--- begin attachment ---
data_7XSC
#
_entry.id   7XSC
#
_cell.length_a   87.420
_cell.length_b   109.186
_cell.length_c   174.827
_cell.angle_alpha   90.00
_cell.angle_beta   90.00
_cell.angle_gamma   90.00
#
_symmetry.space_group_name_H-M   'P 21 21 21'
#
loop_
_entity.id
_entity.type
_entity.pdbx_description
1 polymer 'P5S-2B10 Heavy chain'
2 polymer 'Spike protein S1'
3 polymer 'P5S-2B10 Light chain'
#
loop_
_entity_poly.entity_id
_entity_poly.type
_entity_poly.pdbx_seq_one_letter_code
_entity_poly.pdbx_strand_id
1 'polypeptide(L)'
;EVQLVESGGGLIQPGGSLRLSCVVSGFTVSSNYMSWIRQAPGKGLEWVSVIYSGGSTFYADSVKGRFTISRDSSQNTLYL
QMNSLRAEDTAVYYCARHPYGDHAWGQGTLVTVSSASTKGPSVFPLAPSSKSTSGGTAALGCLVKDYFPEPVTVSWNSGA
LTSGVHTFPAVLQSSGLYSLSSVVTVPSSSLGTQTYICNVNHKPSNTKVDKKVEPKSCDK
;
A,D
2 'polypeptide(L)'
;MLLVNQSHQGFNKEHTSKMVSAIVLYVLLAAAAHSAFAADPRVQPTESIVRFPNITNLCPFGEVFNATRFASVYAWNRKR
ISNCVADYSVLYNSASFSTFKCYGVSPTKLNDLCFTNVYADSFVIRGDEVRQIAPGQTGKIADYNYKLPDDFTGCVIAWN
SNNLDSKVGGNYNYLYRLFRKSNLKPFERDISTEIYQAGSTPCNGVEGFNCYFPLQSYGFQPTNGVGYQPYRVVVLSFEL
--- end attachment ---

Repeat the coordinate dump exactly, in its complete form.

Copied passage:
data_7XSC
#
_entry.id   7XSC
#
_cell.length_a   87.420
_cell.length_b   109.186
_cell.length_c   174.827
_cell.angle_alpha   90.00
_cell.angle_beta   90.00
_cell.angle_gamma   90.00
#
_symmetry.space_group_name_H-M   'P 21 21 21'
#
loop_
_entity.id
_entity.type
_entity.pdbx_description
1 polymer 'P5S-2B10 Heavy chain'
2 polymer 'Spike protein S1'
3 polymer 'P5S-2B10 Light chain'
#
loop_
_entity_poly.entity_id
_entity_poly.type
_entity_poly.pdbx_seq_one_letter_code
_entity_poly.pdbx_strand_id
1 'polypeptide(L)'
;EVQLVESGGGLIQPGGSLRLSCVVSGFTVSSNYMSWIRQAPGKGLEWVSVIYSGGSTFYADSVKGRFTISRDSSQNTLYL
QMNSLRAEDTAVYYCARHPYGDHAWGQGTLVTVSSASTKGPSVFPLAPSSKSTSGGTAALGCLVKDYFPEPVTVSWNSGA
LTSGVHTFPAVLQSSGLYSLSSVVTVPSSSLGTQTYICNVNHKPSNTKVDKKVEPKSCDK
;
A,D
2 'polypeptide(L)'
;MLLVNQSHQGFNKEHTSKMVSAIVLYVLLAAAAHSAFAADPRVQPTESIVRFPNITNLCPFGEVFNATRFASVYAWNRKR
ISNCVADYSVLYNSASFSTFKCYGVSPTKLNDLCFTNVYADSFVIRGDEVRQIAPGQTGKIADYNYKLPDDFTGCVIAWN
SNNLDSKVGGNYNYLYRLFRKSNLKPFERDISTEIYQAGSTPCNGVEGFNCYFPLQSYGFQPTNGVGYQPYRVVVLSFEL